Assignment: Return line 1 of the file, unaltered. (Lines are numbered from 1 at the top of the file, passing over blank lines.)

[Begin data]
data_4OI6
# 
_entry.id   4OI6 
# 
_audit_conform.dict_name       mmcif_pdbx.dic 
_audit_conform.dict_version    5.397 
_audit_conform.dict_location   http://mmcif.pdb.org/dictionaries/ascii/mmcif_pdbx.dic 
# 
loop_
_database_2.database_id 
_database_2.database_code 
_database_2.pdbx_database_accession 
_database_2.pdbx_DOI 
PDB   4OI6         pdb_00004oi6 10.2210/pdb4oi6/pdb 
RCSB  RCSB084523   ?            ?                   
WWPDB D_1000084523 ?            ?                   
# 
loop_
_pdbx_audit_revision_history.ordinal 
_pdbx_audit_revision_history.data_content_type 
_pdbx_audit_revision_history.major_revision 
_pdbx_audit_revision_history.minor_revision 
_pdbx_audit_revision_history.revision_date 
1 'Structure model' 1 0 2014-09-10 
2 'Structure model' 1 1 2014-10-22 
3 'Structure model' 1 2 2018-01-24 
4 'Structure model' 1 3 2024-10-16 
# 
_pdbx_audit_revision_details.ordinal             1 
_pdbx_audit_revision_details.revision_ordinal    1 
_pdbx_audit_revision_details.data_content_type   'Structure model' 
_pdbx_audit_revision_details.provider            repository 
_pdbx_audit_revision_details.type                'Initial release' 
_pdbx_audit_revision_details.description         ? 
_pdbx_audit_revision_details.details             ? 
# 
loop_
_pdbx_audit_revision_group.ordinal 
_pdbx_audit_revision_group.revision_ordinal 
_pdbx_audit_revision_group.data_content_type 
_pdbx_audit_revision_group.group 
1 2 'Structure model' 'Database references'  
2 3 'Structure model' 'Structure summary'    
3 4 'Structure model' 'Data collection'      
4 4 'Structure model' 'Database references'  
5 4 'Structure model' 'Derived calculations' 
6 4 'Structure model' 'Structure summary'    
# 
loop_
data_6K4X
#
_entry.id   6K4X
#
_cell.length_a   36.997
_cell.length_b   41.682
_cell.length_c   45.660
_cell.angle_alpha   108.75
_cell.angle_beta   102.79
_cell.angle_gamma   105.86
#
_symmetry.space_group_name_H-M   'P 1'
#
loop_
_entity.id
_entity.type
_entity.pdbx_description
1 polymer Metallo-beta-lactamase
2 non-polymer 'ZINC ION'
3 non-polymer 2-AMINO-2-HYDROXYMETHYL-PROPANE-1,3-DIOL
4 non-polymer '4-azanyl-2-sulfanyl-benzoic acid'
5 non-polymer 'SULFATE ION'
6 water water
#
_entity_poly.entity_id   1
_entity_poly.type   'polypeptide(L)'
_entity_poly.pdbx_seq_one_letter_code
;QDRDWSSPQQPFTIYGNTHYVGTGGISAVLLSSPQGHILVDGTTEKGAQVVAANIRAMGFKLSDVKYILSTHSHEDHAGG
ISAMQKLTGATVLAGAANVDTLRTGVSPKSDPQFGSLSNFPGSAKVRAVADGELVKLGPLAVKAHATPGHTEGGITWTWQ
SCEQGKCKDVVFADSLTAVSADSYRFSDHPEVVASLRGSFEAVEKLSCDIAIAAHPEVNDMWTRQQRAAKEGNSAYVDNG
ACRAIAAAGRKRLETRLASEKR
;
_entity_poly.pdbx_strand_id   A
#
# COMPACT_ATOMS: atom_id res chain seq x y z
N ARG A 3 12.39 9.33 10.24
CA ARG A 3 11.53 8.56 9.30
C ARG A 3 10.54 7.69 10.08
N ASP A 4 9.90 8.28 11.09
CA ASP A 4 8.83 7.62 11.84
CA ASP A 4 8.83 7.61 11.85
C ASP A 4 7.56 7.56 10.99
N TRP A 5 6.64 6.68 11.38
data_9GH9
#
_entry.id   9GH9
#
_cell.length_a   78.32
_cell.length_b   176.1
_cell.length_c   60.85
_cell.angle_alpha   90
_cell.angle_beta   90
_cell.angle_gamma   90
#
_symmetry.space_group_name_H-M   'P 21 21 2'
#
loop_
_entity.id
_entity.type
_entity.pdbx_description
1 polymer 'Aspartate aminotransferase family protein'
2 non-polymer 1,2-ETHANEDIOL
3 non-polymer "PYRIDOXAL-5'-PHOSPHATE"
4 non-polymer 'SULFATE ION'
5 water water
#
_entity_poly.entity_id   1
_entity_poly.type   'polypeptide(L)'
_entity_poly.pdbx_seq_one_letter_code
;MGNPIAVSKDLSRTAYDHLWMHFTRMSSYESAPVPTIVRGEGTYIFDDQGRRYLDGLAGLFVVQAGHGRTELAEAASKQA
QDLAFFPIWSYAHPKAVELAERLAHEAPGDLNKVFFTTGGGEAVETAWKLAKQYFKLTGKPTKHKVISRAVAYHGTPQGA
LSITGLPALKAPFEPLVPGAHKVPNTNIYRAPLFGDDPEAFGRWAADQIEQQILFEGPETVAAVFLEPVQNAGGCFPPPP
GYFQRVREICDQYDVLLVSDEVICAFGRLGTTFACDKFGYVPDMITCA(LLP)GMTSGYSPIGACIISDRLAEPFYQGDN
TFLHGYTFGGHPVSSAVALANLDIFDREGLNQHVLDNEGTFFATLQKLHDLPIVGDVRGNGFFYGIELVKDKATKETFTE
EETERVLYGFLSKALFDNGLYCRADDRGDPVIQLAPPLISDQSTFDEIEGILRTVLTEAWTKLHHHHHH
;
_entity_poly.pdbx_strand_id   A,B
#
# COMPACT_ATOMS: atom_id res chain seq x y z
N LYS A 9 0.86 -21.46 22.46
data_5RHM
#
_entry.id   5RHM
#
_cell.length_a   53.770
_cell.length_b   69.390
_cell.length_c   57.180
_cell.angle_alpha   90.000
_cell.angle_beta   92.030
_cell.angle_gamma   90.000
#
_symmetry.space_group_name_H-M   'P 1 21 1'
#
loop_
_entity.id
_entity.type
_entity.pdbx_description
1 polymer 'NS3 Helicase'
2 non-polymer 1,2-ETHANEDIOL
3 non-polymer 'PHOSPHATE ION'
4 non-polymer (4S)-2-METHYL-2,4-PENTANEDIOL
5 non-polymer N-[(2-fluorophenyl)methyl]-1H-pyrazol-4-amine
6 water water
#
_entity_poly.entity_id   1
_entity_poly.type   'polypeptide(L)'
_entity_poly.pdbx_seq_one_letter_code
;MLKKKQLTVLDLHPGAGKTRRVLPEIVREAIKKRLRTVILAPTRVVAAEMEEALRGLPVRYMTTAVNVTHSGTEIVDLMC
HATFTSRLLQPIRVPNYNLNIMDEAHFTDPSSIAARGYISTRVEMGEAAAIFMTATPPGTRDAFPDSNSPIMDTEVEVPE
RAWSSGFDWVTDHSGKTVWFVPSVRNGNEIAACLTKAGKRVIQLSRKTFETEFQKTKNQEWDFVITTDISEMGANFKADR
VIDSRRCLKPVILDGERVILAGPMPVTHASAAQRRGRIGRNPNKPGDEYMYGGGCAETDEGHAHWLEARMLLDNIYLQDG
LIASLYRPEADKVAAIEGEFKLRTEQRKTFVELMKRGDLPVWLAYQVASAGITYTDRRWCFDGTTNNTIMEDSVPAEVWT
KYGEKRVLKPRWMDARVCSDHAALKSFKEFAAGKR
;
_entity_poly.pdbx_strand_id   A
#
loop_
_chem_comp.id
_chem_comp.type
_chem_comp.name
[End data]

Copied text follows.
data_4OI6